|US20080085343 *||Sep 14, 2007||Apr 10, 2008||Petty Holly T||Novel Low Allergenic Food Bar|
|US20080248163 *||Apr 4, 2008||Oct 9, 2008||Kelly Cox||Butter related food product and method|
|US20100003370 *||Feb 2, 2007||Jan 7, 2010||Sweetwell N.V.||Functional sugar replacement|
|US20100136174 *||May 26, 2009||Jun 3, 2010||Cox Kelly K||Dairy cream products & methods|
|U.S. Classification||426/89, 426/656, 426/659, 426/571, 426/572|
|International Classification||A23L1/38, A23G3/42, A23L1/29, A23L1/308, A23G3/38, A23G3/48, A23G3/00, A23L1/19, A23G3/34, A21D13/08, A23L1/305, A23G3/54, A23G3/44, A23G3/36|
|Cooperative Classification||A23L9/22, A23G2220/02, A23G2200/12, A23L25/10, A23L33/19, A23G3/48, A23G3/368, A23G3/44, A23L33/40, A23G2200/06, A23G2200/08, A23L33/22, A23G3/343, A23G3/38, A23L9/24, A23G3/54, A23G3/346, A23G2200/10, A23V2002/00, A23G3/42|
|European Classification||A23G3/34E, A23G3/34C, A23L1/19B, A23L1/305D, A23G3/44, A23G3/54, A23L1/19C, A23G3/42, A23L1/308A, A23G3/38, A23L1/29F, A23G3/48, A23L1/38, A23G3/36M4|
|Sep 18, 2003||AS||Assignment|
Owner name: RCD HOLDINGS, INC., MICHIGAN
Free format text: ASSIGNMENT OF ASSIGNORS INTEREST;ASSIGNOR:SCHMIDT, JAMES C.;REEL/FRAME:014547/0520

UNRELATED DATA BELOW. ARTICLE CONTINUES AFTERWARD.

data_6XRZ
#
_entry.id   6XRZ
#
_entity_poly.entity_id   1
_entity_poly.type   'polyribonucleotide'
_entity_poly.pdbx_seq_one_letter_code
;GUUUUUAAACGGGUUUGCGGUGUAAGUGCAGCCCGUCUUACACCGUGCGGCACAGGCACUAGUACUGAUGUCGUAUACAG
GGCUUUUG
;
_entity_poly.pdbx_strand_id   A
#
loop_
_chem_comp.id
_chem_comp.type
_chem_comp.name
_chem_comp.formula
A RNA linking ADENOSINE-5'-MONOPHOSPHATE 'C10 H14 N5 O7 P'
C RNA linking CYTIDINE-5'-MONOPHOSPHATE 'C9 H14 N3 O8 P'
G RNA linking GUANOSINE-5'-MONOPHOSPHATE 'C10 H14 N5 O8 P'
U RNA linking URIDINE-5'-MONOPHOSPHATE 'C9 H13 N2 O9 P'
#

Effective date: 20030915
|Jul 13, 2005||AS||Assignment|
Owner name: FUNCTIONAL FOODS COMPANY, THE, MICHIGAN
Free format text: ASSIGNMENT OF ASSIGNORS INTEREST;ASSIGNOR:SCHMIDT, JAMES C.;REEL/FRAME:017116/0741
Effective date: 20030915
|Nov 9, 2009||REMI||Maintenance fee reminder mailed|
|Apr 4, 2010||LAPS||Lapse for failure to pay maintenance fees|
|Apr 4, 2010||REIN||Reinstatement after maintenance fee payment confirmed|
|May 25, 2010||FP||Expired due to failure to pay maintenance fee|
Effective date: 20100404
|May 16, 2011||PRDP||Patent reinstated due to the acceptance of a late maintenance fee|
Effective date: 20110516
|Nov 15, 2013||REMI||Maintenance fee reminder mailed|
|Apr 4, 2014||LAPS||Lapse for failure to pay maintenance fees|
|May 27, 2014||FP||Expired due to failure to pay maintenance fee|
Effective date: 20140404